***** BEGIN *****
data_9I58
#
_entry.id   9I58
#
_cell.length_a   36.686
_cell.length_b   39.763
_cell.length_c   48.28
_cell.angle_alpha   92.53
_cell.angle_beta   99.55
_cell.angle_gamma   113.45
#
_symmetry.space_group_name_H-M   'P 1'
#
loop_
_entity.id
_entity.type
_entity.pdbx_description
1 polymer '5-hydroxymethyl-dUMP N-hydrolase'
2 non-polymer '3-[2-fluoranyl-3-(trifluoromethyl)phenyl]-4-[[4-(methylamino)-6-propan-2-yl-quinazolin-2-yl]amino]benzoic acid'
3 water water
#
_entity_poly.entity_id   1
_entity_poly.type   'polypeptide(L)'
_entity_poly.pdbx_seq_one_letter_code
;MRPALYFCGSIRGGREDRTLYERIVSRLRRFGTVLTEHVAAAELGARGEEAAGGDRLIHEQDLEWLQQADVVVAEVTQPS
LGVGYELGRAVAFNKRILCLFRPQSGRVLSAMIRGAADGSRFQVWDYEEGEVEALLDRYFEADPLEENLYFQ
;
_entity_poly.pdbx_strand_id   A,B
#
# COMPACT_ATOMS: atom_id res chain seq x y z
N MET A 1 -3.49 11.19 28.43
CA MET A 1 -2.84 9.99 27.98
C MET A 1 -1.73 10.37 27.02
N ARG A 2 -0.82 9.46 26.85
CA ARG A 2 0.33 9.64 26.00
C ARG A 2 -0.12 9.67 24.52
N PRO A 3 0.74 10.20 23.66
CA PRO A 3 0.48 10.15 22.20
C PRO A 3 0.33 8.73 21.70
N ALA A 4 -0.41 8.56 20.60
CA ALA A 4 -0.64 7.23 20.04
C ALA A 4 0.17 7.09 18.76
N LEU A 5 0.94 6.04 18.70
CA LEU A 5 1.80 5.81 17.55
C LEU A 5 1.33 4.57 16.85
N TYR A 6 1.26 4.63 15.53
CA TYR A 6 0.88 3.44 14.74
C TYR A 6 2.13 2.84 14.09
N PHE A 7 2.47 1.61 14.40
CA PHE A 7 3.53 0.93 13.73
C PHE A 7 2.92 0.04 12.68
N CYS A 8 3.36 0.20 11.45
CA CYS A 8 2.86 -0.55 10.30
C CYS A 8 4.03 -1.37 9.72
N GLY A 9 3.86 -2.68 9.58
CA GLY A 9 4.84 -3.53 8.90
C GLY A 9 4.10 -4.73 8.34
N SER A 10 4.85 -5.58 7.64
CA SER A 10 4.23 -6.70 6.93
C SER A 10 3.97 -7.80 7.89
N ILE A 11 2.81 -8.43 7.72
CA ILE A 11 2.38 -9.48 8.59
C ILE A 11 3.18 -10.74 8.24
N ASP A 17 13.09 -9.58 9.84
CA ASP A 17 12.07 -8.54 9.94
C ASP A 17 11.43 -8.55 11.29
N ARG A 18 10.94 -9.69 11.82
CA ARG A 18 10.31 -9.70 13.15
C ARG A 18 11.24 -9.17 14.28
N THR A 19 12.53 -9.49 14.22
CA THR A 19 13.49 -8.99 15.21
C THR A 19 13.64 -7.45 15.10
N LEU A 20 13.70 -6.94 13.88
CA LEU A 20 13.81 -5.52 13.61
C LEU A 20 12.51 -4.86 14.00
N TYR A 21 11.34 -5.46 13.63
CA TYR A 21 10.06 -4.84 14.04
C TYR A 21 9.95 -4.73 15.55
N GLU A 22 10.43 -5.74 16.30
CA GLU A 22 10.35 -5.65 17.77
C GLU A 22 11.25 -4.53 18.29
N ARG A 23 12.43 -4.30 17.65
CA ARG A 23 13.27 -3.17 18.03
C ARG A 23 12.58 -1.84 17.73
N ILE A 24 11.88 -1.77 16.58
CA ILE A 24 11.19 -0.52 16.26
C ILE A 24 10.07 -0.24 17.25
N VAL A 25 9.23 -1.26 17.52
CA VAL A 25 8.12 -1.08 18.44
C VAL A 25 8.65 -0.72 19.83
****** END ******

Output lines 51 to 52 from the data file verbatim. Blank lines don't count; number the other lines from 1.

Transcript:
C PHE A 7 2.92 0.04 12.68
N CYS A 8 3.36 0.20 11.45